My grandfather's first book "The Tree Doctor" was published in 1901. While it laid the foundation for the Davey Tree Expert Company, he'd already perfected most of the new science by 1880. Davey Tree trucks today proudly, and accurately, advertise "since 1880. " My father joined the company in 1904, heading up its Northeast division. By 1907, the Davey Institute of Tree Surgery in Kent had begun. The educational facet was extremely thorough and intensive, but the physical training was also important. Climbing spurs were forbidden by John Davey because of the damage to tree trunks. So the men frequently had to shinny up trees eighty feet and higher. Then, moored only by safety tethers, they'd climb out onto limbs, saws and other gear in hand, to do their work. Thus developed a strong esprit de corps among tree men.
One night my father and other young tree surgeons were in Pittsburgh, where they went out with some of the local young women. The girls had never heard of tree surgery. When one of them asked, "What do you do, skin trees?" my father replied "Yes, we're tree skinners!" From that day on, Davey men referred to themselves as "tree skinners." Among his many talents, my father had a way of coining words and phrases that stuck.
As a child I always looked forward to my father's nightly bedtime stories, which were all based on his incredibly varied life experiences. My brother, sister, and I would listen breathlessly to every word, even when we knew the stories by heart. I would go to sleep with visions of foreign lands dancing in my head, longing to see them someday too.
Sometimes the stories were about snakes that my father had encountered around the world, despite my mother's protestations that we'd be scared. We loved it! My Uncle Mart tells this familiar story about the time when my father was way up in a tall tree that had a decayed and hollow top. He was busily and happily sawing away at this stub when suddenly a large snake came crawling out, pointing its ugly head directly at him. Instinct caused my father to make a dive for the nearest big limb, and by lucky chance he caught hold. Then he just held on, waiting with all the patience he could muster until the snake disappeared down the trunk.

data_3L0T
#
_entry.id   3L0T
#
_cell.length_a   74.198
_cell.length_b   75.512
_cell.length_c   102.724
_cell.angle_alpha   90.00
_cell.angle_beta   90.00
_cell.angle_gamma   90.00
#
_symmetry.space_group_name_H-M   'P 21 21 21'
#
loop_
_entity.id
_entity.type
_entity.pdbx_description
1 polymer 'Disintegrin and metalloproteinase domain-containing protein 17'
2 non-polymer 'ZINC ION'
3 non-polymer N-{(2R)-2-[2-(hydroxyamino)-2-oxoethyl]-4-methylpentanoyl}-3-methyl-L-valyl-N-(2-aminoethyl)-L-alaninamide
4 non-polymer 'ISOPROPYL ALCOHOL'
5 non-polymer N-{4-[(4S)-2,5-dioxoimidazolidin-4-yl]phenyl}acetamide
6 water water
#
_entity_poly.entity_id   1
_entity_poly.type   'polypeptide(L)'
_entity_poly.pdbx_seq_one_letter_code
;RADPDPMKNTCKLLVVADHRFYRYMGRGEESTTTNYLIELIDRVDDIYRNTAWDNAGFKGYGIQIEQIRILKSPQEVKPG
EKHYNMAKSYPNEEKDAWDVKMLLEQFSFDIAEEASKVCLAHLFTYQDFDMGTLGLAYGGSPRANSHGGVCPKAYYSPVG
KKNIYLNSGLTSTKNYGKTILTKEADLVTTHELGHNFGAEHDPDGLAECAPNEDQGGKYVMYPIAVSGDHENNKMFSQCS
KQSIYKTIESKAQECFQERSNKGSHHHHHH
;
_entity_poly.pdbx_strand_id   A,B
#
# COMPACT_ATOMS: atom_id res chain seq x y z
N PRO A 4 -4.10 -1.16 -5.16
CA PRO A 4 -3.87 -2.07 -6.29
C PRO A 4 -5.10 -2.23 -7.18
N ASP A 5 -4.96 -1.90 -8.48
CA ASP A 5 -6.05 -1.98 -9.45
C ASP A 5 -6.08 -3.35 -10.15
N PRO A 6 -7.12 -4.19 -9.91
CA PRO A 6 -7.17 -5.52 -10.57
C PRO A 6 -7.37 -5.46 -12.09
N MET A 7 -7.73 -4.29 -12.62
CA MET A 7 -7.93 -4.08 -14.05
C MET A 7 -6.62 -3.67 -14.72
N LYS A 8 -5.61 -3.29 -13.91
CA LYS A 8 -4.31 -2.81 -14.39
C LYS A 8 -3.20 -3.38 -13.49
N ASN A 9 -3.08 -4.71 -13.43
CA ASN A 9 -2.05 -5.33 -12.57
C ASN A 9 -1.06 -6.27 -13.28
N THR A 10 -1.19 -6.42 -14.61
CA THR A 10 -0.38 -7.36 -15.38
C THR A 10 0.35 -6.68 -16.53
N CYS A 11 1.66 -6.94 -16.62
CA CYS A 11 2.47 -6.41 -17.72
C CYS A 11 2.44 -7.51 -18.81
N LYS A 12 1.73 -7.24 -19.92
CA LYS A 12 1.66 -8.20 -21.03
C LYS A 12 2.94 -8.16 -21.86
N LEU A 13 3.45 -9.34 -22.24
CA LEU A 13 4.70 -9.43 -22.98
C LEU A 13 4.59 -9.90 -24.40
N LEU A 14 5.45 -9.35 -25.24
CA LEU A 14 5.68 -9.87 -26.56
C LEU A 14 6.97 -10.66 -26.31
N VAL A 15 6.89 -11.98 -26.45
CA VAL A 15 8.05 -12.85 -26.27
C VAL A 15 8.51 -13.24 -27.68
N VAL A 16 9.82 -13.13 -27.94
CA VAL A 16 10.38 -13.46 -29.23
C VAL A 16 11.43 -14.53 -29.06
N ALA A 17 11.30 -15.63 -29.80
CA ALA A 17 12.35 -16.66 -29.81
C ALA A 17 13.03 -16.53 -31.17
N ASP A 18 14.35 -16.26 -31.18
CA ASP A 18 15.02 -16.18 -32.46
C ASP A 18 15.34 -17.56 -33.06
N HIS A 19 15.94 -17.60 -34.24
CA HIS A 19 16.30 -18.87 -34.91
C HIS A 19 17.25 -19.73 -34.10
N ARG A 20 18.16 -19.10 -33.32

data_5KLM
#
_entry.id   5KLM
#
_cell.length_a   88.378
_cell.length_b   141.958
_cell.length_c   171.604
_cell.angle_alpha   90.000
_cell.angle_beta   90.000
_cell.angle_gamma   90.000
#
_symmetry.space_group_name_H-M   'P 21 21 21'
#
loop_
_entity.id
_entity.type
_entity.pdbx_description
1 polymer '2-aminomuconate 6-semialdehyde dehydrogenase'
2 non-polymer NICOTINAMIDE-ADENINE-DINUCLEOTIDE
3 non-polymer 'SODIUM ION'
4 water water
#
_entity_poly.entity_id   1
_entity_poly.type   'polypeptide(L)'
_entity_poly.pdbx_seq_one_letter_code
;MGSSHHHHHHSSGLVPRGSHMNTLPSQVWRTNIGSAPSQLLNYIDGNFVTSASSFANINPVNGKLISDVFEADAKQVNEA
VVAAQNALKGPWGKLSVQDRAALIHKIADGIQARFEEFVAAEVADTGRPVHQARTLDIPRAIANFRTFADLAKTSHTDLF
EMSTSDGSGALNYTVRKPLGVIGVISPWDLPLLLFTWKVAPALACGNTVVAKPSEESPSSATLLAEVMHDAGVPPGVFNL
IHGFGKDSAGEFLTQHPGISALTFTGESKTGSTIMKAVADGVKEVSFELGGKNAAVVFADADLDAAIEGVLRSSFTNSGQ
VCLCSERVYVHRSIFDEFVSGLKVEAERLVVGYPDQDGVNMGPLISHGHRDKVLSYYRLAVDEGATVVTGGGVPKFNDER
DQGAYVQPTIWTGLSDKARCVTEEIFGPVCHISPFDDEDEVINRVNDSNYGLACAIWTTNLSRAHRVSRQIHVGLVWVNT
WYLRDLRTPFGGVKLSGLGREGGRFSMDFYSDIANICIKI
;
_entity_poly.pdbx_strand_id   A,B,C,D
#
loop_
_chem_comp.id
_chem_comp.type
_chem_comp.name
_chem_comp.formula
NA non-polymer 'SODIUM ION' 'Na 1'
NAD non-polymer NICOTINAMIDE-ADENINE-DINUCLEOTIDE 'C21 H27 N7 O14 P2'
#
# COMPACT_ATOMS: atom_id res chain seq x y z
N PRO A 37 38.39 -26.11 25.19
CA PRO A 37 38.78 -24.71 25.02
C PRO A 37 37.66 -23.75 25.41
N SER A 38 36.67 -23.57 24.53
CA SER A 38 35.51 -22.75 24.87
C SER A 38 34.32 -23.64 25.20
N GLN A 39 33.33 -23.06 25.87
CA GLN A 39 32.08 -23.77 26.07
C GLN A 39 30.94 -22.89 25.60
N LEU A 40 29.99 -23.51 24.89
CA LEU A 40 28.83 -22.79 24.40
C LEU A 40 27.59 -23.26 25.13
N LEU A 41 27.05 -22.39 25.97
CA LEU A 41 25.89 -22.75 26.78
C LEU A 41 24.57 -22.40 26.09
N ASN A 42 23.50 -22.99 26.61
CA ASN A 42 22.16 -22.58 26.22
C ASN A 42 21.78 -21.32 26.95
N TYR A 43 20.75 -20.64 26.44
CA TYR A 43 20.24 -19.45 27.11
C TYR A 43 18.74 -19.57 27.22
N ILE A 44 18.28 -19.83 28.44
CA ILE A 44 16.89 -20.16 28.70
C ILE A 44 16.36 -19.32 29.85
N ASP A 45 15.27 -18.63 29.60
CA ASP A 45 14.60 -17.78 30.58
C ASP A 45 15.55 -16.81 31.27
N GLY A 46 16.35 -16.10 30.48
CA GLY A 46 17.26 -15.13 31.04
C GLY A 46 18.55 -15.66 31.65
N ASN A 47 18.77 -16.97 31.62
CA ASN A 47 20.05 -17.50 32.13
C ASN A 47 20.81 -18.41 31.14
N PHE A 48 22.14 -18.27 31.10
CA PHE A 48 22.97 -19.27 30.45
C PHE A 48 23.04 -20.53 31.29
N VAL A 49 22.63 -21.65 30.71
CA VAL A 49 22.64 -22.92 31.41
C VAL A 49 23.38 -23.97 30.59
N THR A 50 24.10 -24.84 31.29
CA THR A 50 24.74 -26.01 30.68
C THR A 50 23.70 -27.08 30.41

My Uncle Mart also writes that my father was the best salesman the Tree Company ever had. He describes him as a hard and industrious worker whose natural aptitude for selling was due to his imagination, energy, enthusiasm, and perseverance. In addition, he put great value on family loyalty, while caring very little for money. He was never especially extravagant, viewing money as important only when he needed it. For example, it was impossible for my uncle, the President of the Tree Company, to get my father to make out an expense account, even though he worked for a small salary. So at the end of every year, Uncle Mart had to estimate what his expenses had been and give him credit.
We have a lot of photographs from this period of my father's life, but unfortunately I don't know who the people are or why they were important to him. I would have so many questions to ask him! He was extremely adventurous, and traveled a lot for the Davey Tree Company. Always a compelling storyteller, my father would be able to make each photograph and its people - as well as the adventure behind it - come alive. Wherever he went, people gathered around him to hear his stories. Yet he was a man who was always more interested in what everybody else had to say.
I'm sad to say that I don't know the story of how my father did so well on Wall Street. The truth is, I can't even imagine it, knowing that he was never interested in dynastic wealth and all that comes with it. He must have gotten lucky, as he often did, but acquiring riches wasn't something that he continued to pursue. We always heard that he made a million dollars before he was 30, and retired. He would say that with a great big grin, probably because it didn't mean that much to him. More important was to work very hard at having an unimaginably interesting life.
By this time, the Davey Tree Expert Company had become quite well known, beginning with its work on the country's most famous mansions, including the Flaglers, Roosevelts, Rockefellers, George Eastman, and many more. These people invariably became friends of my grandfather, inviting him into their homes to give talks about trees. However, no doubt the Washington Elm on the grounds of the White House was the Davey Company's most famous patient of the day.
In addition to the source of his early wealth, I also have no idea how my father met his first wife, Mary Binney. She was the daughter of Edwin Binney, who invented crayons (Binney and Smith Crayola Company). At the time, my father had an office in Manhattan, and Mary was from Old Greenwich, Connecticut. I've always imagined that they met in New York, but who knows? Mary's family was extremely successful, she herself was young and beautiful, and my father was a handsome young millionaire, so its not surprising that someone would introduce them - but who?
What follows will be the stories I do know about - ones that I heard at my father's knee--and that I treasure as my heritage.
To be continued....